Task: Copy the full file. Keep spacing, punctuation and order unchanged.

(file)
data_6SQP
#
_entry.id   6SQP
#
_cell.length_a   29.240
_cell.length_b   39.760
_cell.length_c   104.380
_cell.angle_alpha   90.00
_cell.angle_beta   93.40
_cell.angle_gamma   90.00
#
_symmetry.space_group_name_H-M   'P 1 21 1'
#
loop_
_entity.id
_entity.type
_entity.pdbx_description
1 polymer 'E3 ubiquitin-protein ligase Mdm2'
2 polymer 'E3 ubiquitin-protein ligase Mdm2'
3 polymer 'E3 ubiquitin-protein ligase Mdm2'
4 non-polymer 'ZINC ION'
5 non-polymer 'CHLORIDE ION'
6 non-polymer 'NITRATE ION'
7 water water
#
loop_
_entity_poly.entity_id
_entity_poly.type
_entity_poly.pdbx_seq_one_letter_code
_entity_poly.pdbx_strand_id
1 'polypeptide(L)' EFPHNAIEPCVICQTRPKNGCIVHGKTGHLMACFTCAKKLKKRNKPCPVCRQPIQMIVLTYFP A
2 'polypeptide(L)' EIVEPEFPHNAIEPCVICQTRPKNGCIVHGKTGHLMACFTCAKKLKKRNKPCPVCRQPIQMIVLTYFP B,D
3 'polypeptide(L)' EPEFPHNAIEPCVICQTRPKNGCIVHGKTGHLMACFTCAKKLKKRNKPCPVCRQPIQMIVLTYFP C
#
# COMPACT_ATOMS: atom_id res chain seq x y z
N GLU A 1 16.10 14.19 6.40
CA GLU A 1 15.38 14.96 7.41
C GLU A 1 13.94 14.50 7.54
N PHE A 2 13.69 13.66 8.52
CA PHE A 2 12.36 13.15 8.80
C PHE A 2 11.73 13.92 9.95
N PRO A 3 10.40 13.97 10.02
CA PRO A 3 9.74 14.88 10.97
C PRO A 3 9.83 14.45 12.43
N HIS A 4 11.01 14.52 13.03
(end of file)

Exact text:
data_6SQP
#
_entry.id   6SQP
#
_cell.length_a   29.240
_cell.length_b   39.760
_cell.length_c   104.380
_cell.angle_alpha   90.00
_cell.angle_beta   93.40
_cell.angle_gamma   90.00
#
_symmetry.space_group_name_H-M   'P 1 21 1'
#
loop_
_entity.id
_entity.type
_entity.pdbx_description
1 polymer 'E3 ubiquitin-protein ligase Mdm2'
2 polymer 'E3 ubiquitin-protein ligase Mdm2'
3 polymer 'E3 ubiquitin-protein ligase Mdm2'
4 non-polymer 'ZINC ION'
5 non-polymer 'CHLORIDE ION'
6 non-polymer 'NITRATE ION'
7 water water
#
loop_
_entity_poly.entity_id
_entity_poly.type
_entity_poly.pdbx_seq_one_letter_code
_entity_poly.pdbx_strand_id
1 'polypeptide(L)' EFPHNAIEPCVICQTRPKNGCIVHGKTGHLMACFTCAKKLKKRNKPCPVCRQPIQMIVLTYFP A
2 'polypeptide(L)' EIVEPEFPHNAIEPCVICQTRPKNGCIVHGKTGHLMACFTCAKKLKKRNKPCPVCRQPIQMIVLTYFP B,D
3 'polypeptide(L)' EPEFPHNAIEPCVICQTRPKNGCIVHGKTGHLMACFTCAKKLKKRNKPCPVCRQPIQMIVLTYFP C
#
# COMPACT_ATOMS: atom_id res chain seq x y z
N GLU A 1 16.10 14.19 6.40
CA GLU A 1 15.38 14.96 7.41
C GLU A 1 13.94 14.50 7.54
N PHE A 2 13.69 13.66 8.52
CA PHE A 2 12.36 13.15 8.80
C PHE A 2 11.73 13.92 9.95
N PRO A 3 10.40 13.97 10.02
CA PRO A 3 9.74 14.88 10.97
C PRO A 3 9.83 14.45 12.43
N HIS A 4 11.01 14.52 13.03